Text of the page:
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SPS 151 Introduction to Political Science
 
What is politics? Political ideas and ideologies. Politics and the state. Democracy and legitimacy. Nations and nationalism. Political economy and globalization. Politics, society and identity. Media and political culture. Representation, elections, voting. Parties and party systems. Governments, political systems, regimes. Security, war, peace. Does politics matter?
 
SPS 152 Comparative Politics
 
The course aims to introduce the basic approach of Comparative Politics and to examine basic concepts like the state and democracy as well as political, party and electoral systems. It applies these concepts to the case studies of the United Kingdom, France, Germany and the United States.
 
SPS 153 International Relations
 
This course introduces students to international relations and how it is being transformed under conditions of globalization. Specifically, it examines the evolution of the modern international society, the foundational events of international political history, the basic theories of international relations, the actors, structures and processes of the international system, as well as specific themes like international peace and security, international economy and development, human rights, and the international aspects of communication, culture and the environment.
 
SPS 154 Political Theory
 
The purpose of this course is to familiarize the students with classical texts. Further, basic concepts and ideas that shaped European political structures are explored.
 
SPS 155 Foreign Policy
 
The process of foreign policy decision making. Methodological tools and levels of analysis. The goals and means of foreign policy. Continuity and change in foreign policy. Key factors in foreign policy analysis. The historical and sociopolitical context of foreign policy. The domestic setting and external influences. The world system and the geopolitical environment. The foreign policy of big powers and the international system.
 
SPS 156 European Integration

Introduction to European integration. The European Treaties. European law and finances. European institutions. Customs union. Common market. Economic and monetary union. Towards a political union in Europe. External policies. Conclusions.
 
SPS 157 Political Analysis and Methods
 
The students are introduced to the fundamental principles of quantitative and qualitative methods in Political Science and Social Sciences in general. The students are trained to use data from existing data bases such as the European Social Survey, the Eurobarometer, the Voice of People etc. The course includes intense training on the use of appropriate software such as R and/or SPSS for the analysis of quantitative data and Atlas for the analysis of qualitative data.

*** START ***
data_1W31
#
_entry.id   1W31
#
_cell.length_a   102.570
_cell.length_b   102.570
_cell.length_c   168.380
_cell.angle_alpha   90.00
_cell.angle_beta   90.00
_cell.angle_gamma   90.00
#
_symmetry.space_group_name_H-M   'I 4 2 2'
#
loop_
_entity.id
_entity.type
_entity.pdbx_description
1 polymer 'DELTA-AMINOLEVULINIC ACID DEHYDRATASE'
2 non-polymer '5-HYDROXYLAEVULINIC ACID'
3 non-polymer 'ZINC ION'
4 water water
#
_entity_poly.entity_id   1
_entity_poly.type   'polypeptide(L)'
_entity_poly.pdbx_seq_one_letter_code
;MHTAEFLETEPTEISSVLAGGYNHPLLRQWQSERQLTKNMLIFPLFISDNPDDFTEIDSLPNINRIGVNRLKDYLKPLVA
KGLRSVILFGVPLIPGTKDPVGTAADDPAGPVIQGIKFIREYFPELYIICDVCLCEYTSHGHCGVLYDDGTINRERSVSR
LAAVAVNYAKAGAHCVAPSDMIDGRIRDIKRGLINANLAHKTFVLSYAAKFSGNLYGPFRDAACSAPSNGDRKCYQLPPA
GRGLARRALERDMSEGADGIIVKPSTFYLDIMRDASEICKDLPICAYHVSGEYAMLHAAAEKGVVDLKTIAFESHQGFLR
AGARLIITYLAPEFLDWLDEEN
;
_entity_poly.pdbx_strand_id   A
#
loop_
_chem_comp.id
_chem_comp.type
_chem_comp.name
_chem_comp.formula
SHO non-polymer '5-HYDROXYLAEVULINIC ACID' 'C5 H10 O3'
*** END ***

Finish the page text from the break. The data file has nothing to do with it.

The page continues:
SPS 232 Power, Gender and Politics

Understanding issues related to gender, power and politics through the discussion of different feminist theories and in relation to problems, challenges and dilemmas of contemporary societies at national, international and global level.
 
SPS 251 The Political System of Cyprus
 
This course deals with a historical, social, and political analysis of the pre and post establishment of the Cyprus Republic. Basic concepts such as Constitution, political system, citizens’ rights and institutions are discussed with detailed reference to Cyprus. A critical view of the Cyprus constitutions and detailed analysis of articles and treaties are also being dealt.
 
SPS 261 Comparative Political Systems
 
The course aims to introduce students to comparative political systems. The first part of the course emphasizes the differences between democratic and authoritarian regimes, focusing on the distinct types and evolution of various forms of authoritarianism. The second part focuses on the comparison of democratic political systems, analyzing differences in their basic institutions, like party and electoral systems, welfare provisions, and administrative structures. The analysis of democratic and authoritarian systems relies on case studies of the United Kingdom, the Soviet Union/Russia, China and Brazil.
 
SPS 266
 
SPS 269 Basic Principles of Political Economy
 
The course focuses on such issues as: value theories, the distribution of wages, the theories of crises, and the laws/trends concerning the development of the free market economy. The course also examines the economic policies of both the state and of the central banks in contemporary economies.
 
SPS 272
 
SPS 274
 
SPS 281 Modern Political Thought

The course examines the development of Political Thought from Machiavelli to J.S. Mill, and analyses the contribution of modern political theorists to the debates over liberty, property, political obligation, social contract, justice, rights, sovereignty and power.
 
SPS 314 Political Sociology